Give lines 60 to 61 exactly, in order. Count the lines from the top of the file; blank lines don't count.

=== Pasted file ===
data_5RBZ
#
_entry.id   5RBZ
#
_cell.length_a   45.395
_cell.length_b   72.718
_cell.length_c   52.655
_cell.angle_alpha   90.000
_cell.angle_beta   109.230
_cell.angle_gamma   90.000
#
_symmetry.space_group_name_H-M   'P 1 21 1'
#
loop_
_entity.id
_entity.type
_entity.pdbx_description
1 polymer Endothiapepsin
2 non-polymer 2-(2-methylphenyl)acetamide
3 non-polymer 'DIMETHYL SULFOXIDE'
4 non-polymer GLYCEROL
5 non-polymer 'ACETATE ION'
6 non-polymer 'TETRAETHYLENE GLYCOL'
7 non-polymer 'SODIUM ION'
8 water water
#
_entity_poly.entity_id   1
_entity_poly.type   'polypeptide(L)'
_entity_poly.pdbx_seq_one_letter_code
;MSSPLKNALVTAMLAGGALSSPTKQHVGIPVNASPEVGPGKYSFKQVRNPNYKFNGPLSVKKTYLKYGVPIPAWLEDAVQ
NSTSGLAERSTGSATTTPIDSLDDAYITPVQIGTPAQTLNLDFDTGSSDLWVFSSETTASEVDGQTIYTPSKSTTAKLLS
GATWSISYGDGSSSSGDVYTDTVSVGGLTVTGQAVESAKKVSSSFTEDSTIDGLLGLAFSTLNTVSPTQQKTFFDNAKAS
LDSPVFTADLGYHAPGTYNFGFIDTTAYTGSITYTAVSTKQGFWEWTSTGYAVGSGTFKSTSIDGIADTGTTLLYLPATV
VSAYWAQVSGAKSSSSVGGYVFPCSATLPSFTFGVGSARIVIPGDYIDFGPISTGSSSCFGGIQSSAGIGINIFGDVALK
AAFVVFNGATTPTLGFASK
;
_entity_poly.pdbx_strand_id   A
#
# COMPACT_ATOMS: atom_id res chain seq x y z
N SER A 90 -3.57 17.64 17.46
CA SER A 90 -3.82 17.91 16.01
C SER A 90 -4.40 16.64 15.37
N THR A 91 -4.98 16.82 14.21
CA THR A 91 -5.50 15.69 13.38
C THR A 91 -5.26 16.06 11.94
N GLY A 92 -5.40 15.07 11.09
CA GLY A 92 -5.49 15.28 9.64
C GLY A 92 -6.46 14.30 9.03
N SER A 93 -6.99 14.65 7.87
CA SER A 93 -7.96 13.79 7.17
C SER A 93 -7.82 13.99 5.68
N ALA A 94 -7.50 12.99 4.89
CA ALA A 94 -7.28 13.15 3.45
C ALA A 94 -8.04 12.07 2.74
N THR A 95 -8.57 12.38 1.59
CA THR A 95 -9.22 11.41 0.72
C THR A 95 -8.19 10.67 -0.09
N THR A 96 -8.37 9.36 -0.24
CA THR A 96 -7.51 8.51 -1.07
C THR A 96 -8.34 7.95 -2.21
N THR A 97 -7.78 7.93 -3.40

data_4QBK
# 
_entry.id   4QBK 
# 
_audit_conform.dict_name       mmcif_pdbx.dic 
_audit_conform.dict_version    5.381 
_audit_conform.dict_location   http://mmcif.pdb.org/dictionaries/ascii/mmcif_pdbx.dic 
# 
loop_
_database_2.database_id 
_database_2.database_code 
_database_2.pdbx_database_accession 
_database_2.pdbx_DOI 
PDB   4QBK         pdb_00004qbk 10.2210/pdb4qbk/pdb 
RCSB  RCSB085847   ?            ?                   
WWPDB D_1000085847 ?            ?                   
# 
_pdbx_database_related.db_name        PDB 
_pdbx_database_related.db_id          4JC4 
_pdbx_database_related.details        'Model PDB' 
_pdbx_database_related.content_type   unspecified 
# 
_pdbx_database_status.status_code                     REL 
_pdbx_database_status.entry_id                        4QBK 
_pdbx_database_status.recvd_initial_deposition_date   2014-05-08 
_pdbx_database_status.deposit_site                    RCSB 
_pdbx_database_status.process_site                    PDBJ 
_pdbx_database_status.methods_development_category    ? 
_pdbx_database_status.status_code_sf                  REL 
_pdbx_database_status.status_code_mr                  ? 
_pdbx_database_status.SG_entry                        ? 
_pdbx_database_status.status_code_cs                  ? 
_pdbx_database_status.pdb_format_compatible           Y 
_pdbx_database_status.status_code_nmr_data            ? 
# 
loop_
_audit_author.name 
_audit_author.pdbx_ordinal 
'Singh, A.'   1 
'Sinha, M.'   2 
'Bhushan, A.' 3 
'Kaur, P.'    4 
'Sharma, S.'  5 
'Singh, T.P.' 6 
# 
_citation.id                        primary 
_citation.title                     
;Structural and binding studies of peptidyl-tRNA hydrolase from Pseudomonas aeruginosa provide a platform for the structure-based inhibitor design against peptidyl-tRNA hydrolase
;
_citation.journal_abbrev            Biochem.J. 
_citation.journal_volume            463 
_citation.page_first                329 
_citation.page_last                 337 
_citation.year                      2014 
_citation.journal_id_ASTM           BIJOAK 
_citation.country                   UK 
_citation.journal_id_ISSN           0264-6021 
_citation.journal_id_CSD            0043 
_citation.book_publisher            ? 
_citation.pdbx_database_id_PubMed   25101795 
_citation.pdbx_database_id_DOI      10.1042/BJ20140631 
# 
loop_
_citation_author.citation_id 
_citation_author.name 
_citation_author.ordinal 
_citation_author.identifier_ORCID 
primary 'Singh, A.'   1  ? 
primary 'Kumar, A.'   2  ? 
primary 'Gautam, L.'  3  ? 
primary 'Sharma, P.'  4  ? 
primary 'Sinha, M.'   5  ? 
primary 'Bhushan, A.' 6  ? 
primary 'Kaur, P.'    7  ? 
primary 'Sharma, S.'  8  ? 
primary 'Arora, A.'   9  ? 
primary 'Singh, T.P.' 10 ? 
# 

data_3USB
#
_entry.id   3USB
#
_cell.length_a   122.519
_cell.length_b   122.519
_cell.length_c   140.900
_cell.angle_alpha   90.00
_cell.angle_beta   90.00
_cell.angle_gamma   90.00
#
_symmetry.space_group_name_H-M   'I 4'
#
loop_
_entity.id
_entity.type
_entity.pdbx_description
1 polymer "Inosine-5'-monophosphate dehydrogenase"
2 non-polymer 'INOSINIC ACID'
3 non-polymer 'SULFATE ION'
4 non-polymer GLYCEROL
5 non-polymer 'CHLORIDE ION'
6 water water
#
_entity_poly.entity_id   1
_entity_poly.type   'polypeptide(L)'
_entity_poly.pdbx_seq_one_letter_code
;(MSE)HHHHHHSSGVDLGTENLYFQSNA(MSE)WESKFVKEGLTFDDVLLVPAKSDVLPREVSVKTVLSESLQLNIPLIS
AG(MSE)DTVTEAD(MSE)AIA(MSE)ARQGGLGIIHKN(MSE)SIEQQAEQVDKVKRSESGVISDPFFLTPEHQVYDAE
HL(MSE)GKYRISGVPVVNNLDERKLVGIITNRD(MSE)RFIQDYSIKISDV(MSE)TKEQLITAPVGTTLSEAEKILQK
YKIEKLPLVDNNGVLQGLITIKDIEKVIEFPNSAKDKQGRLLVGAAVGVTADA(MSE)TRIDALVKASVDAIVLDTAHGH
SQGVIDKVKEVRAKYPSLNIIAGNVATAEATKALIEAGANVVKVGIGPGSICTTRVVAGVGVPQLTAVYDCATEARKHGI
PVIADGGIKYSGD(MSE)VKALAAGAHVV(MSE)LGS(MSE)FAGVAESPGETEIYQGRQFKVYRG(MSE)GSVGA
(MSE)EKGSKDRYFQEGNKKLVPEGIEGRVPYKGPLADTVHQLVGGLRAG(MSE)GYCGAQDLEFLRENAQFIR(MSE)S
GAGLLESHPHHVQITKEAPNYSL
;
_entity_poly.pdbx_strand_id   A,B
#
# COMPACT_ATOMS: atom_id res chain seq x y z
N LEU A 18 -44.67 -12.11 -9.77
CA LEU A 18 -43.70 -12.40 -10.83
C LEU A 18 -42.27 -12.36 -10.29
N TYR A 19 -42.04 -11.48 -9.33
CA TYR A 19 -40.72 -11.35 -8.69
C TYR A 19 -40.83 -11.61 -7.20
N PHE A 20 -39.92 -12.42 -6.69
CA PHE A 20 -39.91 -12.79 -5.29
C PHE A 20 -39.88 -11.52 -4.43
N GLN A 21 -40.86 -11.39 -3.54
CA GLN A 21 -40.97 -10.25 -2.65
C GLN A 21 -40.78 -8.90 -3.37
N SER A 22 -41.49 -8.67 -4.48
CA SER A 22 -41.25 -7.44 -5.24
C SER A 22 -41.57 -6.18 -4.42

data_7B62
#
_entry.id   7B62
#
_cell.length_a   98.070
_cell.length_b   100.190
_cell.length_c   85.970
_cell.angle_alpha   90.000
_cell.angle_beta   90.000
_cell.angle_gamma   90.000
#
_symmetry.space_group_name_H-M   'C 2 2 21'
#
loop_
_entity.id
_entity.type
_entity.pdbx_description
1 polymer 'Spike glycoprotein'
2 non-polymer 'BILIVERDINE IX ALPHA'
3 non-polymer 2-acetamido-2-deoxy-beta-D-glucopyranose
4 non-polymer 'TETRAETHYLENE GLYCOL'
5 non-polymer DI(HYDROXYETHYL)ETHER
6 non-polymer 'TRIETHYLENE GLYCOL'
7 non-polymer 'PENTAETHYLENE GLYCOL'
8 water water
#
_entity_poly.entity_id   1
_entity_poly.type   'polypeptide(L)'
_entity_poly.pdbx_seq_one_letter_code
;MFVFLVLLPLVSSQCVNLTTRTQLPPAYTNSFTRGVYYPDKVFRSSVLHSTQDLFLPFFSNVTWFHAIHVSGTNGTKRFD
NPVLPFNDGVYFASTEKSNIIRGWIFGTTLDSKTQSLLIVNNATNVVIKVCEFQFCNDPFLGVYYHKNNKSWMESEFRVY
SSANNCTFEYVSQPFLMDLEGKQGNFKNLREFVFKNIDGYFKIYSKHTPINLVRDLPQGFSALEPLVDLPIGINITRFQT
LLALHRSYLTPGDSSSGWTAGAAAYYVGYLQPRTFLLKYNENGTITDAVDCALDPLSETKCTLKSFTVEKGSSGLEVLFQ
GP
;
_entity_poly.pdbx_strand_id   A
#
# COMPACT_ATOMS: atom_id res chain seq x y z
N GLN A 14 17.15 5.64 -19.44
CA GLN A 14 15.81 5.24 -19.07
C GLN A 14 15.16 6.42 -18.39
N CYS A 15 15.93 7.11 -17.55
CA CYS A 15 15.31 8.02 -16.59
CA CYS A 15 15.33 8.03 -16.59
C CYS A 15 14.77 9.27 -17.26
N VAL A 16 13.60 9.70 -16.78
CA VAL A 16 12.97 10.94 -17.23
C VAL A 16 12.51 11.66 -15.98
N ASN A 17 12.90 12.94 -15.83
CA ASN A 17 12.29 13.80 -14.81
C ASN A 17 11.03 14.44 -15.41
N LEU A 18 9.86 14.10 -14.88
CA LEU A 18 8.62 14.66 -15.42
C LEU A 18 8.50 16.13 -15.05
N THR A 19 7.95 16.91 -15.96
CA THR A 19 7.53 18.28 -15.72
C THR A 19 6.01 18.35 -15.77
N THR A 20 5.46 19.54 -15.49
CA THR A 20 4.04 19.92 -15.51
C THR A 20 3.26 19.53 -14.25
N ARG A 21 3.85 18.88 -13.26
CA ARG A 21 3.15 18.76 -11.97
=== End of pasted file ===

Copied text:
C THR A 96 -8.34 7.95 -2.21
N THR A 97 -7.78 7.93 -3.40